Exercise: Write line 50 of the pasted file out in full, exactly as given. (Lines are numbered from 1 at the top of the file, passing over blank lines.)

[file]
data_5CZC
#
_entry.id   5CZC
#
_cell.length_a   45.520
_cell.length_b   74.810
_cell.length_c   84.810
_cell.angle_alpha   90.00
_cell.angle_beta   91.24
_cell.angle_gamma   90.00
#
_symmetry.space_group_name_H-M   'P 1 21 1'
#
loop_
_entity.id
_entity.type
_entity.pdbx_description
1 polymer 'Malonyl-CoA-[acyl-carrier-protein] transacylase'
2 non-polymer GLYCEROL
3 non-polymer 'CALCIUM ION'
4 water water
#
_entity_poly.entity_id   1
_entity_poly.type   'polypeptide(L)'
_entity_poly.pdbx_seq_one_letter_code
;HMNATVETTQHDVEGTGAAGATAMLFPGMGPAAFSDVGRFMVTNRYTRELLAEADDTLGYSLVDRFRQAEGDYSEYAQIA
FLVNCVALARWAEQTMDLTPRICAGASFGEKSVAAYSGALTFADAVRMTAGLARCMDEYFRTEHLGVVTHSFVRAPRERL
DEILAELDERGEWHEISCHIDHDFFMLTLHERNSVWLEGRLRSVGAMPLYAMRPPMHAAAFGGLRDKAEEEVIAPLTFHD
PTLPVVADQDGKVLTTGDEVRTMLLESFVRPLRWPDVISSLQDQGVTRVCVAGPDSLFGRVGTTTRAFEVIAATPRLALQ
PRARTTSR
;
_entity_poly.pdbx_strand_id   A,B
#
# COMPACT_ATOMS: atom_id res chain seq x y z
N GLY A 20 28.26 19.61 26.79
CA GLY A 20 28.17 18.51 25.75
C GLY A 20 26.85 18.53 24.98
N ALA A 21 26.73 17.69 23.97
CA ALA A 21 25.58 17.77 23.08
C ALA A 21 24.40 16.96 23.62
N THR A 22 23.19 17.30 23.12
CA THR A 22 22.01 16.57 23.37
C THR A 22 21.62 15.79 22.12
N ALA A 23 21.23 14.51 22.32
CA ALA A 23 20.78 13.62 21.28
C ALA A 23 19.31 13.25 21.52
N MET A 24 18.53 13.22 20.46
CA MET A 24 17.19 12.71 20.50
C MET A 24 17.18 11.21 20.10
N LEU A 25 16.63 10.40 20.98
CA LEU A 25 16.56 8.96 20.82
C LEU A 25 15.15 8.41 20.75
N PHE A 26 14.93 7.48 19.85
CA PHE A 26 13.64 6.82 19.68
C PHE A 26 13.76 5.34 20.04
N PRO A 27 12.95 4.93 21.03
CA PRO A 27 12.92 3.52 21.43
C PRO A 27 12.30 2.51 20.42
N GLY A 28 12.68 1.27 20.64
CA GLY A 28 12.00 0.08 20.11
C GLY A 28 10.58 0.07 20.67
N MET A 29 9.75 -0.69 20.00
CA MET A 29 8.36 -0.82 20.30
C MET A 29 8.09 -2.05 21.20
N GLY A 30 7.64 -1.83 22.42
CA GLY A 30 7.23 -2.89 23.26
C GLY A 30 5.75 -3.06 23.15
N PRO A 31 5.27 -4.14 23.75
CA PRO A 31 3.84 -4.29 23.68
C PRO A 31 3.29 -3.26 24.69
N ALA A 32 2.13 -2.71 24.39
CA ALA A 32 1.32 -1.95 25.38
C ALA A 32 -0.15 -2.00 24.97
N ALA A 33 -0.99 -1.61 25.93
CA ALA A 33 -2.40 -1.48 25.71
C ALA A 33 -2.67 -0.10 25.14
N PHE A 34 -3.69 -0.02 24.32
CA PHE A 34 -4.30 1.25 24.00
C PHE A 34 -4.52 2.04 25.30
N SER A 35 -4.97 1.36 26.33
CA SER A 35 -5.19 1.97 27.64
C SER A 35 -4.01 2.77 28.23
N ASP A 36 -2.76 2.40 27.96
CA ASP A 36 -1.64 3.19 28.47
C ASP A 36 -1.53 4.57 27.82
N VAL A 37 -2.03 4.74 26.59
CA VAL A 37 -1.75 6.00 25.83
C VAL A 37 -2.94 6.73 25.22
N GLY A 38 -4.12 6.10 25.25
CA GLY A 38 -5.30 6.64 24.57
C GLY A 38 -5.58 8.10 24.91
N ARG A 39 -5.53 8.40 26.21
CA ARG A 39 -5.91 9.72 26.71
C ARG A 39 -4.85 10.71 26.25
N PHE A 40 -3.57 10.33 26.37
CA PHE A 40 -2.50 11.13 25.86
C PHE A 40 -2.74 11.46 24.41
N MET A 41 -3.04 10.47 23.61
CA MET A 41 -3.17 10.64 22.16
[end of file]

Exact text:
N LEU A 25 16.63 10.40 20.98